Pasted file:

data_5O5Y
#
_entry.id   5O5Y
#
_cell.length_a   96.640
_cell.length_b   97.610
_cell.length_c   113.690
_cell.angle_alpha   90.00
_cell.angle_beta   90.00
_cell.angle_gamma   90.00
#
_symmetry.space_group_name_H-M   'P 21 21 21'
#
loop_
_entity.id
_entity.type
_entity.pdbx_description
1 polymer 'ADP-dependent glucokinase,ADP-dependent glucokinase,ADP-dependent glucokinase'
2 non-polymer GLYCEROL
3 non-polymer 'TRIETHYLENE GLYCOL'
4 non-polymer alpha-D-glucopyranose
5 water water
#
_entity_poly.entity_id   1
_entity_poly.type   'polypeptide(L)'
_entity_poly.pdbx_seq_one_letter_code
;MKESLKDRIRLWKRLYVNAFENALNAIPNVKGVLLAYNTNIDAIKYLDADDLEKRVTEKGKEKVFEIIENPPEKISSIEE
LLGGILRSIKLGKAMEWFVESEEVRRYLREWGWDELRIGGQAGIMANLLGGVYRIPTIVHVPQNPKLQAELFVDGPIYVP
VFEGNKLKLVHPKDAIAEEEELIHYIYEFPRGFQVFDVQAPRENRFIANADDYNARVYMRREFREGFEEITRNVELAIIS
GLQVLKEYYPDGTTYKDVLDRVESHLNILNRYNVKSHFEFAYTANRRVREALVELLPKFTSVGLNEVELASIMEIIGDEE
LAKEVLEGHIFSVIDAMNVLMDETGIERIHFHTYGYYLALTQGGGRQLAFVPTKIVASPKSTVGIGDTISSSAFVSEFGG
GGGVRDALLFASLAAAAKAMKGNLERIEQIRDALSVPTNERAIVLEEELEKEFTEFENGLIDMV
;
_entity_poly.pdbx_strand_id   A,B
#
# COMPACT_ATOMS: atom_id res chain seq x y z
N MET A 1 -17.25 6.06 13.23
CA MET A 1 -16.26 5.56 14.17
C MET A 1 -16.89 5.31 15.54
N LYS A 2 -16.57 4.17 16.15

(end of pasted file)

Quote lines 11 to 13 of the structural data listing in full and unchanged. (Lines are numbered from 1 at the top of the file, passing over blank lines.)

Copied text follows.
#
_symmetry.space_group_name_H-M   'P 21 21 21'
#